#AskTheTaxWhiz: Computing tax for mixed income earners

Mon Abrea

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#AskTheTaxWhiz: Computing tax for mixed income earners
The Philippine Tax Whiz talks about mixed income earners and how they are taxed

What are mixed income earners? How do you compute their tax due?

Mixed income earners are those who derive income from business or practice of profession and compensation income. An example is an employee who also works part-time as a freelance photographer.

In computing the tax due, there are two options available to mixed income earners – graduated income tax rates or the 8% flat income tax rate.

If the taxpayer uses graduated income tax rates, then he or she simply has to combine his or her income and run it through the graduated income tax table.

If, on the other hand, the taxpayer applies for the flat rate, then he or she will have to compute the tax due separately since the 8% will only apply to income from business or practice of profession.

Note that the P250,000 is only deducted once. For the self-employed and professionals, the 8% flat income tax rate would only apply to gross sales or receipts in excess of P250,000.

For mixed income earners, the P250,000 is already taken into account when calculating the tax due on compensation, so there’s no longer P250,000 deducted from the business or profession income.

If I am employed (not as a freelancer) by two employers, do I count as a mixed income earner? Will I have to file my own tax return?

No, you are not a mixed income earner. Even if you have two employers, you still do not have income from business or practice of profession. Your income still comes from compensation.

But having two employers means you will have to file your own tax returns.

Normally, employees only need BIR Form No. 2316 and can use that as their income tax return. However, certain employees such as those who have two employers – whether consecutively within the same year or concurrently – have to file BIR Form No. 1700 on or before April 15.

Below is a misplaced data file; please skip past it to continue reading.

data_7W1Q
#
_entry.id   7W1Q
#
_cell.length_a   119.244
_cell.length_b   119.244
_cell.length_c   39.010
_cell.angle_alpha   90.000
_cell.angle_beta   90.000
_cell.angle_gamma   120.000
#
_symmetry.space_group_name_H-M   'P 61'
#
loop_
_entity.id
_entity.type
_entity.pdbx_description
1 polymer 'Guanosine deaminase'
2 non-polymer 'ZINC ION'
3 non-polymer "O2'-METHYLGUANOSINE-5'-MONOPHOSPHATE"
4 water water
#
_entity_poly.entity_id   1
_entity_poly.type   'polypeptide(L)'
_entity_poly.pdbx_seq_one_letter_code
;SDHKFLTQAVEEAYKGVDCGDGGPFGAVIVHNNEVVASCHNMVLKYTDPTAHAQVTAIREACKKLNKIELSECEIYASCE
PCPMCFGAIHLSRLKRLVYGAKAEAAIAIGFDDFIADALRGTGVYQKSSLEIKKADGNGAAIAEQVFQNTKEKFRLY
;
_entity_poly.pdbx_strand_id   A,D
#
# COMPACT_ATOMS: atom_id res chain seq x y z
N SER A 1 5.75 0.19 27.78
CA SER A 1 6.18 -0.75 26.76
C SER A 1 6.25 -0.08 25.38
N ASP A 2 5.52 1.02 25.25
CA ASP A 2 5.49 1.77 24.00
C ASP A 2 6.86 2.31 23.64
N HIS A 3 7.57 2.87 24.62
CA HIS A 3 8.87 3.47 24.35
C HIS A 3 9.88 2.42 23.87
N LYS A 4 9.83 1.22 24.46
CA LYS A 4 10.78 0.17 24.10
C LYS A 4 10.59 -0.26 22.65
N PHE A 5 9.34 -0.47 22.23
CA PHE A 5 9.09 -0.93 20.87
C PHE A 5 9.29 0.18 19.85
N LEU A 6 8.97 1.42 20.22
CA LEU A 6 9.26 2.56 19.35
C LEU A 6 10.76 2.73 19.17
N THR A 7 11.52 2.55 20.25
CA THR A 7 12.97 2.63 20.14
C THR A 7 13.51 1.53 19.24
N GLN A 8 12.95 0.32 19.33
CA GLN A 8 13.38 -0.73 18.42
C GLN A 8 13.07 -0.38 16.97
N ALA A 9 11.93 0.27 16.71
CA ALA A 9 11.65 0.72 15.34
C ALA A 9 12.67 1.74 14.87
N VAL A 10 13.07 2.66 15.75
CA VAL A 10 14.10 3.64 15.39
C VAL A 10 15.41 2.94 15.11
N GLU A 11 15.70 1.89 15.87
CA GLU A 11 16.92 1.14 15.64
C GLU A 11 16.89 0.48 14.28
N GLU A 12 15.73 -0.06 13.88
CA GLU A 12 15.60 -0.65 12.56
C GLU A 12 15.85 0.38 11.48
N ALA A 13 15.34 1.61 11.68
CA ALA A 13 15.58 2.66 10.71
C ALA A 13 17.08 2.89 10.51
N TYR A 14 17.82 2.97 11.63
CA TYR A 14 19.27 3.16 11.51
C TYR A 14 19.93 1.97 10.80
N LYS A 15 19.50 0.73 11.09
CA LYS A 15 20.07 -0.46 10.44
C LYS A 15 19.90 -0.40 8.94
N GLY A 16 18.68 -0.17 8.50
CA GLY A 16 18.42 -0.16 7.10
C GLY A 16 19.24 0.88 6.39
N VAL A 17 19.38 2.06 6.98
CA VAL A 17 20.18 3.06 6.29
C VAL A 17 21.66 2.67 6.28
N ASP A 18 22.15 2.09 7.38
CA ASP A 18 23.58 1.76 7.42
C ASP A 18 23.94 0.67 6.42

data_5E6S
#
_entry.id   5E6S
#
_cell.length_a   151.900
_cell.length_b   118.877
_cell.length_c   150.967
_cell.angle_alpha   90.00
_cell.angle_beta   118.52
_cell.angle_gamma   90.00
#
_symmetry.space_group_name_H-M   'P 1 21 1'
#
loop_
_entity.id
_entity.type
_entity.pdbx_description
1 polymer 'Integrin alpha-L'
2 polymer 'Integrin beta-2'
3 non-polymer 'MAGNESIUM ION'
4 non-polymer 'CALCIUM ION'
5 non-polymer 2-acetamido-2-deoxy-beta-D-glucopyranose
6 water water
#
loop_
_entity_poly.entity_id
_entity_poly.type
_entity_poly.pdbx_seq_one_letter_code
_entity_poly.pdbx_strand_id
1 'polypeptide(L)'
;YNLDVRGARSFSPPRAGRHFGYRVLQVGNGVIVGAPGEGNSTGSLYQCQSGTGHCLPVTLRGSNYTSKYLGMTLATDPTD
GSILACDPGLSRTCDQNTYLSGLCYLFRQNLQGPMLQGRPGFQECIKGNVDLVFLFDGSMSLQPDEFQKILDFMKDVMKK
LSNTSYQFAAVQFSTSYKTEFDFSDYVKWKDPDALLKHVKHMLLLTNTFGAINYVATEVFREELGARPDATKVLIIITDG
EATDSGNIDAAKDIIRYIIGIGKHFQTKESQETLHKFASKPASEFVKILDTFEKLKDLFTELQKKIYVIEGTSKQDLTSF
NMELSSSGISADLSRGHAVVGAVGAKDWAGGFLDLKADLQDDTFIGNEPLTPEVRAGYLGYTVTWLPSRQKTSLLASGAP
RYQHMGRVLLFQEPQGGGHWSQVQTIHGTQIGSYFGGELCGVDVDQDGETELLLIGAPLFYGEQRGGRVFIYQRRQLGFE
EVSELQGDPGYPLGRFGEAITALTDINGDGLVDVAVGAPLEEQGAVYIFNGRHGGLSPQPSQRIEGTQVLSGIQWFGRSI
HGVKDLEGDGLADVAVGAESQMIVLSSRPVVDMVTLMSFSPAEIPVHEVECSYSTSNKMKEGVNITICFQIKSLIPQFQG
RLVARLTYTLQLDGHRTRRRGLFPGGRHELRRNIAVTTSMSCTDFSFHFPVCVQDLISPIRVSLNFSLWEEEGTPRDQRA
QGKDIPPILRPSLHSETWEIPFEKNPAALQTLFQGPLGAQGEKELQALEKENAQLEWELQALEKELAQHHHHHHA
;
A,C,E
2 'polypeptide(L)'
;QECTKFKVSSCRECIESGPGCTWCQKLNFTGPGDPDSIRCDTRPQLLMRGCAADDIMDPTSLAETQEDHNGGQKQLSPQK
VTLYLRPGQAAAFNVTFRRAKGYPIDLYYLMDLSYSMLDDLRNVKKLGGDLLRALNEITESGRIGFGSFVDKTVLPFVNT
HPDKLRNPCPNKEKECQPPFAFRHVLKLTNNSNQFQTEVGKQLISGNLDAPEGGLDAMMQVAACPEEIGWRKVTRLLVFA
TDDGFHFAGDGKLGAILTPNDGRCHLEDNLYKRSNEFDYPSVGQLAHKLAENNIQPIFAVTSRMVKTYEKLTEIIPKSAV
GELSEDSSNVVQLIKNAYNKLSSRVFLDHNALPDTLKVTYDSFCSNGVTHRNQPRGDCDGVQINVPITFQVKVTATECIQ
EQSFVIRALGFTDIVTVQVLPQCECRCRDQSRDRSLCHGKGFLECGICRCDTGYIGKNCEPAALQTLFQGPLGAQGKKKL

There are different ways of mixing up your sources of income, and it doesn’t necessarily have to follow the Tax Code’s definitions. You could have two employers, be a freelancer and a business owner, or be an investor and an employee. The options are up to you and if you want something to help you decide, the Asian Consulting Group’s latest publication Iwas Buwis-it: What to Do When Tax Attacks has a chapter exactly for that. The book also covers a variety of topics, including a basic overview of taxes, careers, employment, business, and more.

For more questions, you can contact us at consult@acg.ph or (02) 622-7720. – Rappler.com

Mon Abrea, popularly known as the Philippine Tax Whiz, is one of the 2017 Outstanding Persons of the World, a Move Awards 2016 Digital Mover, one of the 2015 The Outstanding Young Men of the Philippines (TOYM), an Asia CEO Young Leader of the Year, and founding president of the Asian Consulting Group (ACG) as well as the Center for Strategic Reforms of the Philippines (CSR Philippines). Assisting him in his column is JM Miñano, communications associate of ACG. He graduated with a bachelor’s degree in Communication Arts from the University of the Philippines Los Baños.

For inquiries, you may email consult@acg.ph or visit www.acg.ph for tax-related concerns.

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